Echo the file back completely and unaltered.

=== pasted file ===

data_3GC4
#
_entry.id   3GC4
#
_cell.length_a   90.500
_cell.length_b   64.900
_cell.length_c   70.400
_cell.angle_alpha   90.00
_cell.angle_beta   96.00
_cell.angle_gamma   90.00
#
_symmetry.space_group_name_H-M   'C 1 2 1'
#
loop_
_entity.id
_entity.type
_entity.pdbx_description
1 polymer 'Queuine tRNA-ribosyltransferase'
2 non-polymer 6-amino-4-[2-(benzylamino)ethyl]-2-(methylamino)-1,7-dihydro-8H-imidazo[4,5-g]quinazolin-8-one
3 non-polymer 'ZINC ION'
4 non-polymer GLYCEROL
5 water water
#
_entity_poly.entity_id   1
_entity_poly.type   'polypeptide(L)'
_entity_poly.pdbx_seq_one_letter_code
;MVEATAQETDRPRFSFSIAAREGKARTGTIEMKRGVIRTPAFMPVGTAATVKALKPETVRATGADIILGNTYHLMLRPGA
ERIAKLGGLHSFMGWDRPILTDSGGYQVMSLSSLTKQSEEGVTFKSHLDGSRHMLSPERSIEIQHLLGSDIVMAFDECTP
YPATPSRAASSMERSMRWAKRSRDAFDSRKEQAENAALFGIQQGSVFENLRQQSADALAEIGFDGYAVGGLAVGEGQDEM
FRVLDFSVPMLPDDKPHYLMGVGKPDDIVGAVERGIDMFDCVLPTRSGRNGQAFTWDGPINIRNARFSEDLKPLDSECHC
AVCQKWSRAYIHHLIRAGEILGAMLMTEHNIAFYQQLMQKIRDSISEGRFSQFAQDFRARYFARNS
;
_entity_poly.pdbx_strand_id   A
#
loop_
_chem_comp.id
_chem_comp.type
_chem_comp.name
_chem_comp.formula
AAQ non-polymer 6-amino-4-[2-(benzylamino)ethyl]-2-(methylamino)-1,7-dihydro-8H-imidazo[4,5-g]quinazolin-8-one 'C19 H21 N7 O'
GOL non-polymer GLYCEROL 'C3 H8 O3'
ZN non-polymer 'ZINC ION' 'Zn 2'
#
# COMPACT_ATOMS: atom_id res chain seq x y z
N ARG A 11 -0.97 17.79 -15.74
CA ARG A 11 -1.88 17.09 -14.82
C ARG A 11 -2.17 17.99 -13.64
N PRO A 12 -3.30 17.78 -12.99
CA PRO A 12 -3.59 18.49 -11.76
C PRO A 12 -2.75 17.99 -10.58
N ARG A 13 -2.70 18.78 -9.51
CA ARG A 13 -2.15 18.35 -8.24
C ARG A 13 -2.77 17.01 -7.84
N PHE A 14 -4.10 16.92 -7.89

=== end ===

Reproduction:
data_3GC4
#
_entry.id   3GC4
#
_cell.length_a   90.500
_cell.length_b   64.900
_cell.length_c   70.400
_cell.angle_alpha   90.00
_cell.angle_beta   96.00
_cell.angle_gamma   90.00
#
_symmetry.space_group_name_H-M   'C 1 2 1'
#
loop_
_entity.id
_entity.type
_entity.pdbx_description
1 polymer 'Queuine tRNA-ribosyltransferase'
2 non-polymer 6-amino-4-[2-(benzylamino)ethyl]-2-(methylamino)-1,7-dihydro-8H-imidazo[4,5-g]quinazolin-8-one
3 non-polymer 'ZINC ION'
4 non-polymer GLYCEROL
5 water water
#
_entity_poly.entity_id   1
_entity_poly.type   'polypeptide(L)'
_entity_poly.pdbx_seq_one_letter_code
;MVEATAQETDRPRFSFSIAAREGKARTGTIEMKRGVIRTPAFMPVGTAATVKALKPETVRATGADIILGNTYHLMLRPGA
ERIAKLGGLHSFMGWDRPILTDSGGYQVMSLSSLTKQSEEGVTFKSHLDGSRHMLSPERSIEIQHLLGSDIVMAFDECTP
YPATPSRAASSMERSMRWAKRSRDAFDSRKEQAENAALFGIQQGSVFENLRQQSADALAEIGFDGYAVGGLAVGEGQDEM
FRVLDFSVPMLPDDKPHYLMGVGKPDDIVGAVERGIDMFDCVLPTRSGRNGQAFTWDGPINIRNARFSEDLKPLDSECHC
AVCQKWSRAYIHHLIRAGEILGAMLMTEHNIAFYQQLMQKIRDSISEGRFSQFAQDFRARYFARNS
;
_entity_poly.pdbx_strand_id   A
#
loop_
_chem_comp.id
_chem_comp.type
_chem_comp.name
_chem_comp.formula
AAQ non-polymer 6-amino-4-[2-(benzylamino)ethyl]-2-(methylamino)-1,7-dihydro-8H-imidazo[4,5-g]quinazolin-8-one 'C19 H21 N7 O'
GOL non-polymer GLYCEROL 'C3 H8 O3'
ZN non-polymer 'ZINC ION' 'Zn 2'
#
# COMPACT_ATOMS: atom_id res chain seq x y z
N ARG A 11 -0.97 17.79 -15.74
CA ARG A 11 -1.88 17.09 -14.82
C ARG A 11 -2.17 17.99 -13.64
N PRO A 12 -3.30 17.78 -12.99
CA PRO A 12 -3.59 18.49 -11.76
C PRO A 12 -2.75 17.99 -10.58
N ARG A 13 -2.70 18.78 -9.51
CA ARG A 13 -2.15 18.35 -8.24
C ARG A 13 -2.77 17.01 -7.84
N PHE A 14 -4.10 16.92 -7.89